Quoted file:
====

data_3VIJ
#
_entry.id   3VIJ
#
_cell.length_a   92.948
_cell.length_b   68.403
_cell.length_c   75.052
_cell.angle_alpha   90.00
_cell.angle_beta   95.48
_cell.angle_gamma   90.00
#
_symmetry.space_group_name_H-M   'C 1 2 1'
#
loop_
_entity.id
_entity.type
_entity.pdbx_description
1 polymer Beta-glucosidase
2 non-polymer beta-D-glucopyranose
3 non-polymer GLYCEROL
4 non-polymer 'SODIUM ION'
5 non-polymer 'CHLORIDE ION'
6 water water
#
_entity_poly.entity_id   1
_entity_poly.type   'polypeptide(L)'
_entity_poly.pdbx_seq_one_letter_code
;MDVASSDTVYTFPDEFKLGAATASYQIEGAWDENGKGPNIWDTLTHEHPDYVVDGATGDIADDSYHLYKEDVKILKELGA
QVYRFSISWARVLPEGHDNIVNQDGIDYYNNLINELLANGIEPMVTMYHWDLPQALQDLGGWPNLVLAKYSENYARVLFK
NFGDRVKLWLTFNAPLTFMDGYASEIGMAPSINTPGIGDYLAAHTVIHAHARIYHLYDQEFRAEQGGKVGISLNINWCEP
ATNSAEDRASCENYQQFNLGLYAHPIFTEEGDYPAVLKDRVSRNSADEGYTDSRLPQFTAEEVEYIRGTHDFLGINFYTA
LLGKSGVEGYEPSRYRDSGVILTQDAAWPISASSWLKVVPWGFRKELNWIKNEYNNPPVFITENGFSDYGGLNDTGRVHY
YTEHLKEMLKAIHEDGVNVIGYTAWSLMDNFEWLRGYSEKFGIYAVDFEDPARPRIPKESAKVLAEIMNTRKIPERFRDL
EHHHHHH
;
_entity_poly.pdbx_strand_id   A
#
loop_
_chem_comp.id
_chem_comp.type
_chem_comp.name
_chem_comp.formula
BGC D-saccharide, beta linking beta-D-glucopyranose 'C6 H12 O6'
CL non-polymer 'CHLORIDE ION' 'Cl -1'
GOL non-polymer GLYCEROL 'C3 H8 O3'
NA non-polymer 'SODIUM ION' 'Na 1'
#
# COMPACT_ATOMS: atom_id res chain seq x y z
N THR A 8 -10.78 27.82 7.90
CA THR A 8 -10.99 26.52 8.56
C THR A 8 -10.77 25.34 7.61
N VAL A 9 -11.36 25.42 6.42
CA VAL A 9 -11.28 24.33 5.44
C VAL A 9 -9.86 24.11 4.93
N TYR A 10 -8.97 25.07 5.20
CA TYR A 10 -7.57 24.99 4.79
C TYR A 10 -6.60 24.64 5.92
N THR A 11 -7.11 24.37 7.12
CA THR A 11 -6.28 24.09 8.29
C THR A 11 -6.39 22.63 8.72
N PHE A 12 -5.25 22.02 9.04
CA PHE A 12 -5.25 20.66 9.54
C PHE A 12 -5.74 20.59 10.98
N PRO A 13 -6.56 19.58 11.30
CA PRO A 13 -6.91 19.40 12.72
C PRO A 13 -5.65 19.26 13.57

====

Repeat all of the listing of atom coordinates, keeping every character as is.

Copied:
data_3VIJ
#
_entry.id   3VIJ
#
_cell.length_a   92.948
_cell.length_b   68.403
_cell.length_c   75.052
_cell.angle_alpha   90.00
_cell.angle_beta   95.48
_cell.angle_gamma   90.00
#
_symmetry.space_group_name_H-M   'C 1 2 1'
#
loop_
_entity.id
_entity.type
_entity.pdbx_description
1 polymer Beta-glucosidase
2 non-polymer beta-D-glucopyranose
3 non-polymer GLYCEROL
4 non-polymer 'SODIUM ION'
5 non-polymer 'CHLORIDE ION'
6 water water
#
_entity_poly.entity_id   1
_entity_poly.type   'polypeptide(L)'
_entity_poly.pdbx_seq_one_letter_code
;MDVASSDTVYTFPDEFKLGAATASYQIEGAWDENGKGPNIWDTLTHEHPDYVVDGATGDIADDSYHLYKEDVKILKELGA
QVYRFSISWARVLPEGHDNIVNQDGIDYYNNLINELLANGIEPMVTMYHWDLPQALQDLGGWPNLVLAKYSENYARVLFK
NFGDRVKLWLTFNAPLTFMDGYASEIGMAPSINTPGIGDYLAAHTVIHAHARIYHLYDQEFRAEQGGKVGISLNINWCEP
ATNSAEDRASCENYQQFNLGLYAHPIFTEEGDYPAVLKDRVSRNSADEGYTDSRLPQFTAEEVEYIRGTHDFLGINFYTA
LLGKSGVEGYEPSRYRDSGVILTQDAAWPISASSWLKVVPWGFRKELNWIKNEYNNPPVFITENGFSDYGGLNDTGRVHY
YTEHLKEMLKAIHEDGVNVIGYTAWSLMDNFEWLRGYSEKFGIYAVDFEDPARPRIPKESAKVLAEIMNTRKIPERFRDL
EHHHHHH
;
_entity_poly.pdbx_strand_id   A
#
loop_
_chem_comp.id
_chem_comp.type
_chem_comp.name
_chem_comp.formula
BGC D-saccharide, beta linking beta-D-glucopyranose 'C6 H12 O6'
CL non-polymer 'CHLORIDE ION' 'Cl -1'
GOL non-polymer GLYCEROL 'C3 H8 O3'
NA non-polymer 'SODIUM ION' 'Na 1'
#
# COMPACT_ATOMS: atom_id res chain seq x y z
N THR A 8 -10.78 27.82 7.90
CA THR A 8 -10.99 26.52 8.56
C THR A 8 -10.77 25.34 7.61
N VAL A 9 -11.36 25.42 6.42
CA VAL A 9 -11.28 24.33 5.44
C VAL A 9 -9.86 24.11 4.93
N TYR A 10 -8.97 25.07 5.20
CA TYR A 10 -7.57 24.99 4.79
C TYR A 10 -6.60 24.64 5.92
N THR A 11 -7.11 24.37 7.12
CA THR A 11 -6.28 24.09 8.29
C THR A 11 -6.39 22.63 8.72
N PHE A 12 -5.25 22.02 9.04
CA PHE A 12 -5.25 20.66 9.54
C PHE A 12 -5.74 20.59 10.98
N PRO A 13 -6.56 19.58 11.30
CA PRO A 13 -6.91 19.40 12.72
C PRO A 13 -5.65 19.26 13.57